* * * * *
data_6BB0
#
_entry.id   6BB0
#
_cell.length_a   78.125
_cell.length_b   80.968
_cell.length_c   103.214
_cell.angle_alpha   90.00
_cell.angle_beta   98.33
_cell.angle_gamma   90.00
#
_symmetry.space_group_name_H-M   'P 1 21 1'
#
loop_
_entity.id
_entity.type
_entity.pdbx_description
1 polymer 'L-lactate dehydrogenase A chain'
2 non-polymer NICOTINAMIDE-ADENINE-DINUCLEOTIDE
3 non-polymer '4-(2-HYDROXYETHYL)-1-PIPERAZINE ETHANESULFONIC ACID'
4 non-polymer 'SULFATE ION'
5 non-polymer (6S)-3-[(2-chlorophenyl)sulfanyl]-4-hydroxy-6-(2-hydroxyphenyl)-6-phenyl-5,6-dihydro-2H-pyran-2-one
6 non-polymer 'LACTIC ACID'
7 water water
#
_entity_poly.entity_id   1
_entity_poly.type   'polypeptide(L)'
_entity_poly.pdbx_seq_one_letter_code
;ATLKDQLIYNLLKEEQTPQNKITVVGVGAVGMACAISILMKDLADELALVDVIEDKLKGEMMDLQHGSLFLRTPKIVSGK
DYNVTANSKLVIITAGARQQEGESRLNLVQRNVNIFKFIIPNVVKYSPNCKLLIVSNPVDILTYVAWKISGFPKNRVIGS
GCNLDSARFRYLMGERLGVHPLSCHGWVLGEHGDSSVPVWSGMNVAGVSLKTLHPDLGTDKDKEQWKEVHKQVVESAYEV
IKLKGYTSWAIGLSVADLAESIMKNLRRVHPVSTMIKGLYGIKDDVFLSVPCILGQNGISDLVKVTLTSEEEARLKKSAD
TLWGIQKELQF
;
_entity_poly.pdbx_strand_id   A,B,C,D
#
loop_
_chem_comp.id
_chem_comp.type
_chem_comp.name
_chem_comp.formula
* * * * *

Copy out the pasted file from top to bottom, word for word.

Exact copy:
data_6BB0
#
_entry.id   6BB0
#
_cell.length_a   78.125
_cell.length_b   80.968
_cell.length_c   103.214
_cell.angle_alpha   90.00
_cell.angle_beta   98.33
_cell.angle_gamma   90.00
#
_symmetry.space_group_name_H-M   'P 1 21 1'
#
loop_
_entity.id
_entity.type
_entity.pdbx_description
1 polymer 'L-lactate dehydrogenase A chain'
2 non-polymer NICOTINAMIDE-ADENINE-DINUCLEOTIDE
3 non-polymer '4-(2-HYDROXYETHYL)-1-PIPERAZINE ETHANESULFONIC ACID'
4 non-polymer 'SULFATE ION'
5 non-polymer (6S)-3-[(2-chlorophenyl)sulfanyl]-4-hydroxy-6-(2-hydroxyphenyl)-6-phenyl-5,6-dihydro-2H-pyran-2-one
6 non-polymer 'LACTIC ACID'
7 water water
#
_entity_poly.entity_id   1
_entity_poly.type   'polypeptide(L)'
_entity_poly.pdbx_seq_one_letter_code
;ATLKDQLIYNLLKEEQTPQNKITVVGVGAVGMACAISILMKDLADELALVDVIEDKLKGEMMDLQHGSLFLRTPKIVSGK
DYNVTANSKLVIITAGARQQEGESRLNLVQRNVNIFKFIIPNVVKYSPNCKLLIVSNPVDILTYVAWKISGFPKNRVIGS
GCNLDSARFRYLMGERLGVHPLSCHGWVLGEHGDSSVPVWSGMNVAGVSLKTLHPDLGTDKDKEQWKEVHKQVVESAYEV
IKLKGYTSWAIGLSVADLAESIMKNLRRVHPVSTMIKGLYGIKDDVFLSVPCILGQNGISDLVKVTLTSEEEARLKKSAD
TLWGIQKELQF
;
_entity_poly.pdbx_strand_id   A,B,C,D
#
loop_
_chem_comp.id
_chem_comp.type
_chem_comp.name
_chem_comp.formula